After 37 Years in Power, Zimbabwe President Robert Mugabe Is Stepping Down
“I can’t believe he’s gone. I am so happy.”
It certainly didn’t happen overnight. After 37 years in power, Zimbabwe President Robert Mugabe has officially resigned, AP reports.
In the streets, thousands celebrated.
Thousands of people are flooding Zimbabwe’s streets in celebration after Robert Mugabe’s resignation was read out in Parliament. pic.twitter.com/FGSaMLamwc— Channel 4 News (@Channel4News) November 21, 2017
“I can’t believe he’s gone. I am so happy,” one woman told Channel 4 News.
Mugabe announced his resignation in a letter delivered to Zimbabwe’s Parliament speaker, Jacob Mudenda, CNN reports.
"I have resigned to allow smooth transfer of power," he wrote. "Kindly give public notice of my decision as soon as possible."
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Initially hailed as an independence leader in the vein of South African President Nelson Mandela, Mugabe’s tenure quickly changed course, trending toward despotism, economic mismanagement, and coercive leadership.
I am so emotional. I never thought I would see this day. Mugabe has resigned in my lifetime. This is a stepping stone towards the Zimbabwe we want. It won't be easy. #Zimbabwe— Trevor Ncube (@TrevorNcube) November 21, 2017
Mugabe gained power in 1980, emerging victorious from the seven-year Rhodesian Bush War and becoming the country’s first black independence leader, according to Reuters. After 10 years as prime minister, he was elected Zimbabwe’s first president — a role he held until today.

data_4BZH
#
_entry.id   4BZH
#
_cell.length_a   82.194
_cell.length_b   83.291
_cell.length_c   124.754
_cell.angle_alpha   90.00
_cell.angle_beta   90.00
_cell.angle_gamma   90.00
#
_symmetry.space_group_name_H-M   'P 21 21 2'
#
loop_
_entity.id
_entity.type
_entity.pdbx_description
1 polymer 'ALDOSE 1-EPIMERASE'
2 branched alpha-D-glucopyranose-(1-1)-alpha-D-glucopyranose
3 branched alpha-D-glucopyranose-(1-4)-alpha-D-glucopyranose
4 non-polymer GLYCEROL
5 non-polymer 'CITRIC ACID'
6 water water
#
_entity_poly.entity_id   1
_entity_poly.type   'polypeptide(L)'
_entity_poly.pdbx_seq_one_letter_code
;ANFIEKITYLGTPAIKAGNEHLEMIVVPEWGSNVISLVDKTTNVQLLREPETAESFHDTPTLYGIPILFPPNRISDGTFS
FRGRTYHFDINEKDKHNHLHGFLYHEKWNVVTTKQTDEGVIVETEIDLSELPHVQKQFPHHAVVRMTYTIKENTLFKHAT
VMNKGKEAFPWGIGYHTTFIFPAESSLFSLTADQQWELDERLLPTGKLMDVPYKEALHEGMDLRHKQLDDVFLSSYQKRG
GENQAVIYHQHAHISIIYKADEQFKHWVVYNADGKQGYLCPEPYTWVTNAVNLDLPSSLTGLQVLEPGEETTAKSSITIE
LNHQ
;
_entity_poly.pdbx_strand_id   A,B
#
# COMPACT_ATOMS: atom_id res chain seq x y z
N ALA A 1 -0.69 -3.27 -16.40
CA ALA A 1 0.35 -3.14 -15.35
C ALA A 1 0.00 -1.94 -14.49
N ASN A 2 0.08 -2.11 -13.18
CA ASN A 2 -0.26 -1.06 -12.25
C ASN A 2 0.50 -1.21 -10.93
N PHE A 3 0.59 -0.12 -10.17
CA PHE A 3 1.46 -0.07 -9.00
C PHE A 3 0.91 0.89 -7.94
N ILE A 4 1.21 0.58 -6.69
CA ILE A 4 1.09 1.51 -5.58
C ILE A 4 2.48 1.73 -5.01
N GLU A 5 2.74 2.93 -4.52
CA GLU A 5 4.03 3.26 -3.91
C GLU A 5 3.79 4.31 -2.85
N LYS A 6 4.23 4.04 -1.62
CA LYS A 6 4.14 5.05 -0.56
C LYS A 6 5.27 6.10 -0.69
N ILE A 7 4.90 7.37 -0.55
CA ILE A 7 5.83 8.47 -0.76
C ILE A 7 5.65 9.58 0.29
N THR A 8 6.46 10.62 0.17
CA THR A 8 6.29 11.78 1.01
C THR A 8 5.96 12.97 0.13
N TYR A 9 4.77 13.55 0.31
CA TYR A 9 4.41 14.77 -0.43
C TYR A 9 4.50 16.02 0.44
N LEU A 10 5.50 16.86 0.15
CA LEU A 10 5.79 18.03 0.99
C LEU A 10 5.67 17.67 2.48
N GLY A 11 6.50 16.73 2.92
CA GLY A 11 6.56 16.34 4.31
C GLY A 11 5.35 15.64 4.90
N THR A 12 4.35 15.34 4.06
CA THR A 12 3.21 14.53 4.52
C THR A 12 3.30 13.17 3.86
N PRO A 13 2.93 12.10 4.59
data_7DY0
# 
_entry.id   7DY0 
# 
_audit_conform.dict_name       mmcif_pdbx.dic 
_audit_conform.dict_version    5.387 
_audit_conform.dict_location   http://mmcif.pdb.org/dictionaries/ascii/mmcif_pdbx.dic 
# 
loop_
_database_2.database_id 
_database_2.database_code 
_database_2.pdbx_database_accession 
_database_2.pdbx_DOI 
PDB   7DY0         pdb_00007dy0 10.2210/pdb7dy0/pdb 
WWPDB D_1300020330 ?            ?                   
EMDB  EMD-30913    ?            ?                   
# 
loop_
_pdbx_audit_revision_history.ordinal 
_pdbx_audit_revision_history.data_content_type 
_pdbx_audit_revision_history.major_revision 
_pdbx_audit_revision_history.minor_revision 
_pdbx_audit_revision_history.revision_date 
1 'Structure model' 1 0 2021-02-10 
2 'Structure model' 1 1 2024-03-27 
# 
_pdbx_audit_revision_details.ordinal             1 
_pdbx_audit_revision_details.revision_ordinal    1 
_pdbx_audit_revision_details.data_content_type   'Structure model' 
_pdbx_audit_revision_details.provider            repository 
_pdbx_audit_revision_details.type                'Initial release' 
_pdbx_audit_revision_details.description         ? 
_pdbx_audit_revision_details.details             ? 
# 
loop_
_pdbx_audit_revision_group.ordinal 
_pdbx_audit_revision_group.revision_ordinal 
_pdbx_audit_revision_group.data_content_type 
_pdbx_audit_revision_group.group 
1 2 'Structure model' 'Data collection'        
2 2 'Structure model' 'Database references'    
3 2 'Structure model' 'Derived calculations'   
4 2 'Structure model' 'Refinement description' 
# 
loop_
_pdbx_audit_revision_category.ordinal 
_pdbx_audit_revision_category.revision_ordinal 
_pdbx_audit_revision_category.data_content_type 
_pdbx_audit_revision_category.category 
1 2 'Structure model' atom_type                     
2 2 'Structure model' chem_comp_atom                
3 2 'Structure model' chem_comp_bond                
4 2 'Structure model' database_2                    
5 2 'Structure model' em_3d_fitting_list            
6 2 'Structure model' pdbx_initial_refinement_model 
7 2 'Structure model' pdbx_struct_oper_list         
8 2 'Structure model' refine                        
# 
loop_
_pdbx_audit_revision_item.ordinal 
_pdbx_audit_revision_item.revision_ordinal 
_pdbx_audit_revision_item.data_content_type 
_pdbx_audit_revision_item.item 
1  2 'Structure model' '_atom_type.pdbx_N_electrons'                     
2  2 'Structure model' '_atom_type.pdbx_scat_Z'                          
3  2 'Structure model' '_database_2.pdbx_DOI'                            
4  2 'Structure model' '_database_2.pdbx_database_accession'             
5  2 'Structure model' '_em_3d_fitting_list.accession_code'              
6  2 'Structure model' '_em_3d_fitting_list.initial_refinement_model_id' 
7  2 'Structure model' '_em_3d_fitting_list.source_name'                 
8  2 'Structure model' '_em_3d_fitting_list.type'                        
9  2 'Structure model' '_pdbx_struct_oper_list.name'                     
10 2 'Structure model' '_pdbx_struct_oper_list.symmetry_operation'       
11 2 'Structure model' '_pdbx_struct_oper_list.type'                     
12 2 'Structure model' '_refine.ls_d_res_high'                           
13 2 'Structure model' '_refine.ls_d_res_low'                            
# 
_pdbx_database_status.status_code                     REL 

The leader inherited one of the most unequal countries in Africa.
In the first 10 years of his rule, Zimbabwe doubled per capita investment in healthcare and tripled investment in education, according to the Southern African Regional Institute for Policy Studies. This led to a decrease in the infant mortality rate, as well as sharp rises in literacy and immunization rates, People’s World reports.
The wave of social investments was made possible by a strong agricultural economy.
But the leader’s early years were marred by grave human rights violations against the Ndebele minority — of whom about 20,000 people were killed, and some discovered in mass graves.
In the early 2000s, Mugabe began to seize farms and agriculture owned by the country’s white minority and dole out land to his supporters, which led to a major contraction of the economy. By the late 2000s, unemployment had skyrocketed to over 80%.
Although Mugabe entered into a power-sharing agreement in 2008, the leader continued to consolidate his rule — elevating his wife, Grace, first to the position of head of the ZANU-PF Women's League, and later, one week ago, to vice president.
According to the Los Angeles Times, it was this final appointment that ultimately led to the leader’s demise.
On Nov. 15, Mugabe was placed under house arrest, as the military took control of the country.
For Zimbabweans, Mugabe’s resignation was reason for celebration — even as uncertainty looms for the country going forward.
"We think that this is the work of God," one man told CNN. "We were in crisis for a long time, and this is a new day for Zimbabweans."
In Zimbabwe, more than 20% of the population lives on less than $2 per day, according to the World Bank, and the country’s healthcare system has seen an “unprecedented deterioration of health care infrastructure, loss of experienced health sector personnel, and a drastic decline in the quality of health services available for the population.”
Global Citizen campaigns on the Global Goals for Sustainable Development, which include goal 16: peace, justice, and strong institutions — which were tenuous in Mugabe’s Zimbabwe. You can take action on this issue here.
In the wake of Mugabe’s resignation, it is unclear who will fill the country’s leadership gap. Many expect former Vice President Emmerson Mnangagwa — known as “The Crocodile” and formerly Mugabe’s right-hand man — to seize control in the interim, leading to speculation that human rights in the country could further deteriorate.